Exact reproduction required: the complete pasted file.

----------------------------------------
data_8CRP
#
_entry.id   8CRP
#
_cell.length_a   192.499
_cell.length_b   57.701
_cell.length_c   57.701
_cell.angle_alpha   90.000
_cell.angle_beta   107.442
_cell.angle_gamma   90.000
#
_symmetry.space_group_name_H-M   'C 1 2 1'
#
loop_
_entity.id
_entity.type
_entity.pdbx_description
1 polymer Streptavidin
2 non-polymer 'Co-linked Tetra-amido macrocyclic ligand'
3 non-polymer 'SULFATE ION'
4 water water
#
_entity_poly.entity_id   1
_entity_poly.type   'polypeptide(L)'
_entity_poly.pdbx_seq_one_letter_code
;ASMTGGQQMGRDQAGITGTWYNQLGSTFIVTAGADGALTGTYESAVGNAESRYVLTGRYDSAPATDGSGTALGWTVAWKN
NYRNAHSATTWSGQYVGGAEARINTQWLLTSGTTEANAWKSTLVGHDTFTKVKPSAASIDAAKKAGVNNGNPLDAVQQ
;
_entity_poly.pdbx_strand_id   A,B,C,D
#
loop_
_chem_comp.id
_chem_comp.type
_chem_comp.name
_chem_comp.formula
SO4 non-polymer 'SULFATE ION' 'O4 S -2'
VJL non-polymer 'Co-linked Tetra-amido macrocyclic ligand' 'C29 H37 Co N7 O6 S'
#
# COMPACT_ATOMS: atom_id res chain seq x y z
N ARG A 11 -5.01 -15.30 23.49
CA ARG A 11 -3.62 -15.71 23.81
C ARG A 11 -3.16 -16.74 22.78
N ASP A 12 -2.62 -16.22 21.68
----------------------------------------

data_8CRP
#
_entry.id   8CRP
#
_cell.length_a   192.499
_cell.length_b   57.701
_cell.length_c   57.701
_cell.angle_alpha   90.000
_cell.angle_beta   107.442
_cell.angle_gamma   90.000
#
_symmetry.space_group_name_H-M   'C 1 2 1'
#
loop_
_entity.id
_entity.type
_entity.pdbx_description
1 polymer Streptavidin
2 non-polymer 'Co-linked Tetra-amido macrocyclic ligand'
3 non-polymer 'SULFATE ION'
4 water water
#
_entity_poly.entity_id   1
_entity_poly.type   'polypeptide(L)'
_entity_poly.pdbx_seq_one_letter_code
;ASMTGGQQMGRDQAGITGTWYNQLGSTFIVTAGADGALTGTYESAVGNAESRYVLTGRYDSAPATDGSGTALGWTVAWKN
NYRNAHSATTWSGQYVGGAEARINTQWLLTSGTTEANAWKSTLVGHDTFTKVKPSAASIDAAKKAGVNNGNPLDAVQQ
;
_entity_poly.pdbx_strand_id   A,B,C,D
#
loop_
_chem_comp.id
_chem_comp.type
_chem_comp.name
_chem_comp.formula
SO4 non-polymer 'SULFATE ION' 'O4 S -2'
VJL non-polymer 'Co-linked Tetra-amido macrocyclic ligand' 'C29 H37 Co N7 O6 S'
#
# COMPACT_ATOMS: atom_id res chain seq x y z
N ARG A 11 -5.01 -15.30 23.49
CA ARG A 11 -3.62 -15.71 23.81
C ARG A 11 -3.16 -16.74 22.78
N ASP A 12 -2.62 -16.22 21.68